When black women respond to racism they are responding with anger; the anger of exclusion, of unquestioned privilege of racial distortions, of silence ill-use, stereotyping, defensiveness, misnaming, and of betrayal. Black women may have a well-stocked arsenal of anger potentially useful against those oppressions, personal and institutional, which brought that anger into being. Focused with precision it can become a powerful source of energy serving progress and change. —Audre Lorde, “The Uses of Anger: Women Responding to Racism” (1981).
The emotion which accompanies the first steps toward liberation is, for most women, anger. Through the exercise strength may be gained. As a black woman I envisioned a new America in the 1990’s, anger may have been a vital political tool. I was provided new perspectives, new understandings of oppressive conditions that had previously remained unquestioned. I was introduced to my anger through relationships, through individual and collective political consciousness; because the angry black women had been theorized.
Attention seemed to have been drawn to the anger of black women; it exposed knowledge that had been buried and speech that had been silenced. Anger was a link to previous suppressed histories, and a revolutionary coalition. I couldn’t believe—still can’t—how angry I can become, from deep down and way back, it sometimes feels like a five-thousand-years of buried anger. Every black woman in America lives her life somewhere along a wide curve of ancient and unexpressed angers, Audre Lorde observed. Only when women are able to feel anger, and then recognize, accept, and direct it towards the real enemy can an association occur.
If black women can identify their sources of anger and analyze why they use it is a form of expression. Their anger may then be used as a paradigm for understanding the ways in which black women, at different historical moments, have responded to myriad forms of oppression. Even though, there is this long-lasting and unfair stereotype it is typically seen as a negative one, standing for abrasive brash and even ill-tempered, it is also consistent with qualities that is often associated with leadership, such as being decisive, aggressive and resolute.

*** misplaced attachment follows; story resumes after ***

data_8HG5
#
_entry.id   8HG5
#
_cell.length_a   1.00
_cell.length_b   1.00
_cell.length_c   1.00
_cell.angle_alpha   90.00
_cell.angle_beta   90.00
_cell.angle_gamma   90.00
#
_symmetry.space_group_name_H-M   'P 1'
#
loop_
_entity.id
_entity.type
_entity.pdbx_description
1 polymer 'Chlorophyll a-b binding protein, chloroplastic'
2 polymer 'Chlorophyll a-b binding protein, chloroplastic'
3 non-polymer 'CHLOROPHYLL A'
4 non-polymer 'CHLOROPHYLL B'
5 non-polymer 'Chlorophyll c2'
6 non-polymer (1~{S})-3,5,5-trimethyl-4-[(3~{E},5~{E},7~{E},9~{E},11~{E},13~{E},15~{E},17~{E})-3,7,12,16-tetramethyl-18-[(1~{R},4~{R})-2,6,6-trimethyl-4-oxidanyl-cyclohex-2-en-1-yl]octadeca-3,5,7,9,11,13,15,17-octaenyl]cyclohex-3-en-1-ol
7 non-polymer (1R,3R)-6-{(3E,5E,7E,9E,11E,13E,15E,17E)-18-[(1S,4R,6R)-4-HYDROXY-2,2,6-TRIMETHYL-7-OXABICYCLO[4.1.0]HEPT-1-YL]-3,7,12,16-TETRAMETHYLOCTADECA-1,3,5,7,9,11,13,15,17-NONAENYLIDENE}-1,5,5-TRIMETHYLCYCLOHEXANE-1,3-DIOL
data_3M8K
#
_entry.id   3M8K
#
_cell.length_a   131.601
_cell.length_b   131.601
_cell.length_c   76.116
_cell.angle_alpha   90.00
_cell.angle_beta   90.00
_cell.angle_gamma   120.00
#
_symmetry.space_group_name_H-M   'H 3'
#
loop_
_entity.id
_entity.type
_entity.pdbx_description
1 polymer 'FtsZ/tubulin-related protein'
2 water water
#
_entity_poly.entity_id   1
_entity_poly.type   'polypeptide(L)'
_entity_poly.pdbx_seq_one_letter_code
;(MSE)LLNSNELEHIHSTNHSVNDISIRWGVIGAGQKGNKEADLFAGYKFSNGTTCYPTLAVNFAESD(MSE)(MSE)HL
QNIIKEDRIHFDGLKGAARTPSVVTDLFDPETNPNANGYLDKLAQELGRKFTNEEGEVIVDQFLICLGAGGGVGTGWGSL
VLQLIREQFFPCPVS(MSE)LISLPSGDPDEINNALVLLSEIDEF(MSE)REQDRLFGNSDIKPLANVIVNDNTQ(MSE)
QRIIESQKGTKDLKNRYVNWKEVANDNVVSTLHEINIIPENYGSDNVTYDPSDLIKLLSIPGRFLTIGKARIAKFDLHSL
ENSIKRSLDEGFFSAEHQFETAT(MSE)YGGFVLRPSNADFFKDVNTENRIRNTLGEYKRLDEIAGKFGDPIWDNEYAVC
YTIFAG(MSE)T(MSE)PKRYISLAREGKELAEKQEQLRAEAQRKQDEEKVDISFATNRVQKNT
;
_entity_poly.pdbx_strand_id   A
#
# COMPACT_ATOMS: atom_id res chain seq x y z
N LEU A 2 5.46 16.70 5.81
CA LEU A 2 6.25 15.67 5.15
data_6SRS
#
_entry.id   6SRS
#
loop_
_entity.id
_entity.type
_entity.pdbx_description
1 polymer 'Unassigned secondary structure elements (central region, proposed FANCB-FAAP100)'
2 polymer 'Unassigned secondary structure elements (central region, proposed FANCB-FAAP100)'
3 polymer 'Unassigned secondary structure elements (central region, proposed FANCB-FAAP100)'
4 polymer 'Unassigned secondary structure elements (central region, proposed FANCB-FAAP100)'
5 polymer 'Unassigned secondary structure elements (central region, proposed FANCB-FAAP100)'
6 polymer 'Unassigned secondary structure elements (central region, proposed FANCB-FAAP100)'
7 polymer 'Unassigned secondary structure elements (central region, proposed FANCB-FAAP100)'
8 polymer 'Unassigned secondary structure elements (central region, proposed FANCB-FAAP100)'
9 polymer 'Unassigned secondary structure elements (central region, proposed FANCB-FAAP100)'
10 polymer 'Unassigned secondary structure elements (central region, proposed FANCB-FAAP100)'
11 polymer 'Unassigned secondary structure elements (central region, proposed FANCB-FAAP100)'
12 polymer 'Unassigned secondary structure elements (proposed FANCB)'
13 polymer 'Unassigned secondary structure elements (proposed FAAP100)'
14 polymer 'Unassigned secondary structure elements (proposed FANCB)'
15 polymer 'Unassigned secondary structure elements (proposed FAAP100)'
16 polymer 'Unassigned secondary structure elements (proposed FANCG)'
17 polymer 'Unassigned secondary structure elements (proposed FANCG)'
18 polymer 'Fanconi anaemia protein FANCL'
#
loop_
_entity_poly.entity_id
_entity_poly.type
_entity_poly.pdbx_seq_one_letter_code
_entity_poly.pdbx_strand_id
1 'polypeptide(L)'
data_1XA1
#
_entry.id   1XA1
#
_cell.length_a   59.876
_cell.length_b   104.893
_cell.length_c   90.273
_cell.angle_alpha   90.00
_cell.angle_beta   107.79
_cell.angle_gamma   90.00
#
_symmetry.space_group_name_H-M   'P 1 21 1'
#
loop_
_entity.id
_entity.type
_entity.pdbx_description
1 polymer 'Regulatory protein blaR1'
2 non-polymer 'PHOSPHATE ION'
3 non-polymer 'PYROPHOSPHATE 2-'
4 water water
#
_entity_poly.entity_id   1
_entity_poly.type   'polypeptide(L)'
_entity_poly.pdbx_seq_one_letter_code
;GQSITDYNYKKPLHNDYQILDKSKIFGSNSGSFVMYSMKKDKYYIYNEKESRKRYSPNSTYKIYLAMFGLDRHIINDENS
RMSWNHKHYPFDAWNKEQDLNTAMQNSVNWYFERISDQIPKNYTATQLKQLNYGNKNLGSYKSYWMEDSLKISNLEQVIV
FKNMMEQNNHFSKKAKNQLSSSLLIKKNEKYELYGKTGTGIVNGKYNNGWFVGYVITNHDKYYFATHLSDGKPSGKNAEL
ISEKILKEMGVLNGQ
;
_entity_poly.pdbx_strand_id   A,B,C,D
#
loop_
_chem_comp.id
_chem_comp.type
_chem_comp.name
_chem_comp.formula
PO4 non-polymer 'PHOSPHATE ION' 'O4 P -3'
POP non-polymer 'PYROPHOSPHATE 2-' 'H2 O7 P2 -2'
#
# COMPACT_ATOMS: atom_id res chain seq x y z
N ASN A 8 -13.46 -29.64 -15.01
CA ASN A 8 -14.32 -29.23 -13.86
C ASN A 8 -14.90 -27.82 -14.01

In a recent study conducted by Robert Livingston and Ella Washington of Northwestern University’s Kellogg School of Management, it was found that black women leaders who displayed dominant behavior when interacting with subordinates got more favorable reviews than their white female or black male counterparts who behaved the same way. In fact black women were evaluated comparable to white male leaders who display similarly dominant assertive behavior. Black people are proud; African Americans feel a sense of kinship with other Blacks with whom they can take pride in the accomplishments.
The other side of racial pride is the underlying feeling of shame. Because we feel pride, about accomplishments of Blacks not related, we can also feel ashamed for failure, transgressions and misbehaviors. The ‘strong’ Black woman’ is a negative image of Black women. Black women are super-strong, hyper-competent; we do not have that many individual needs, we really can take care of others, and we can handle business. Despite the “angry” figure that some may try to replace with a “strong” image, Black women are not superhuman. We are not universally strong; we do sometimes feel weak and need help.
Whether being labeled angry or strong, the biggest danger as a Black woman is when I began to think the labels were accurate, and began calling myself a “strong” Black woman. My goal is to recognize that labels are false. They are not indicative to who I am. I may be angry but I am not inherently angry. I am angry about something. So my anger has a meaning. It is not a personality trait. I may be strong enough to make it through difficult circumstances, but that is not because I have an inherent inborn capacity for strength – it is because I have very few other options except to be strong or be destroyed.